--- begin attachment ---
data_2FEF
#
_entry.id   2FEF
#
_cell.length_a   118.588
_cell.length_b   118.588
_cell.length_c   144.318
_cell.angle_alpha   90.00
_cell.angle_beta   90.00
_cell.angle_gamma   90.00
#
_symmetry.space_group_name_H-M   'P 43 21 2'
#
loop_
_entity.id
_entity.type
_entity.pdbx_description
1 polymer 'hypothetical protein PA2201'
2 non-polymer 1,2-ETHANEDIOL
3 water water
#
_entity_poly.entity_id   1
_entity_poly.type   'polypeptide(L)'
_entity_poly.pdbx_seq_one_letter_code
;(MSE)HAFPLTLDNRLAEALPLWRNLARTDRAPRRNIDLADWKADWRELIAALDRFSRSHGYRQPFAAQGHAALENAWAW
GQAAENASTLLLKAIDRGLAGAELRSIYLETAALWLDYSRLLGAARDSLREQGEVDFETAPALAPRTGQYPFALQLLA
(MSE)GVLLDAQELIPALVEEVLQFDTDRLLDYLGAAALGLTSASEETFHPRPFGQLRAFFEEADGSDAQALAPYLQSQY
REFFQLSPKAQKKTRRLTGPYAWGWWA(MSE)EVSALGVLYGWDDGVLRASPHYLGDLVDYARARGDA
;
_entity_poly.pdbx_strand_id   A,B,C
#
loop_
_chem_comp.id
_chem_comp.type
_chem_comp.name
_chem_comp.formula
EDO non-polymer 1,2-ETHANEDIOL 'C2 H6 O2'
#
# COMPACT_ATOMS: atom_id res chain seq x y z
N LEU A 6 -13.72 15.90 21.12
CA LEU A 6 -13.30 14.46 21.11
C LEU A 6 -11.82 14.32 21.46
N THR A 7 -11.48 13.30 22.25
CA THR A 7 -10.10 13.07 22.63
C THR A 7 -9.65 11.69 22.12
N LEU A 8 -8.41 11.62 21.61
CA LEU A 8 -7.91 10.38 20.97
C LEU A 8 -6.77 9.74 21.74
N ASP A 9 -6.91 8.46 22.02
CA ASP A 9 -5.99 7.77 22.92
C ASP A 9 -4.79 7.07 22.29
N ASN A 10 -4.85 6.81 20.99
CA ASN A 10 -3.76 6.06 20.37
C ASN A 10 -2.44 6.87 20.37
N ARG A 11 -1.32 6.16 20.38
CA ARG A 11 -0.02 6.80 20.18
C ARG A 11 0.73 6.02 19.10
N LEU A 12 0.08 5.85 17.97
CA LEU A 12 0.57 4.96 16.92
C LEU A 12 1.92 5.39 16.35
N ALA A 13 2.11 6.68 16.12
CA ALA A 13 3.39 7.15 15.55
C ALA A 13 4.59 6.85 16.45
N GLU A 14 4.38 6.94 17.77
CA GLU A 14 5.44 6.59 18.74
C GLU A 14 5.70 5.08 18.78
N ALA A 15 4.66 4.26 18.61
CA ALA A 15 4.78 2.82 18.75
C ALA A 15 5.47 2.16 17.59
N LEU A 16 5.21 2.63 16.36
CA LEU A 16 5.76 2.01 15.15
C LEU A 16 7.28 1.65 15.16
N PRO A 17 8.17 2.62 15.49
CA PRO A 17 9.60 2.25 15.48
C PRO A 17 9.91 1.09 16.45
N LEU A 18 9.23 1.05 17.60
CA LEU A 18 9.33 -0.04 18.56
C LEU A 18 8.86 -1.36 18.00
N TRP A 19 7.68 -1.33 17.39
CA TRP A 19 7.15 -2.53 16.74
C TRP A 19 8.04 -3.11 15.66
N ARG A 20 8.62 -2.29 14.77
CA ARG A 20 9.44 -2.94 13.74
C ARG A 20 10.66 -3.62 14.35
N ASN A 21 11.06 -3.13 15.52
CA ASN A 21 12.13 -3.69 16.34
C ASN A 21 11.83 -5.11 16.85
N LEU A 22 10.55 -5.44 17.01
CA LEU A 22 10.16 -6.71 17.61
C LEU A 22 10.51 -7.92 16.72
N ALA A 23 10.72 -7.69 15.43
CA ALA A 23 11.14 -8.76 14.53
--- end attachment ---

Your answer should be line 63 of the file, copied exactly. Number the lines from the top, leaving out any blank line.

C ALA A 13 4.59 6.85 16.45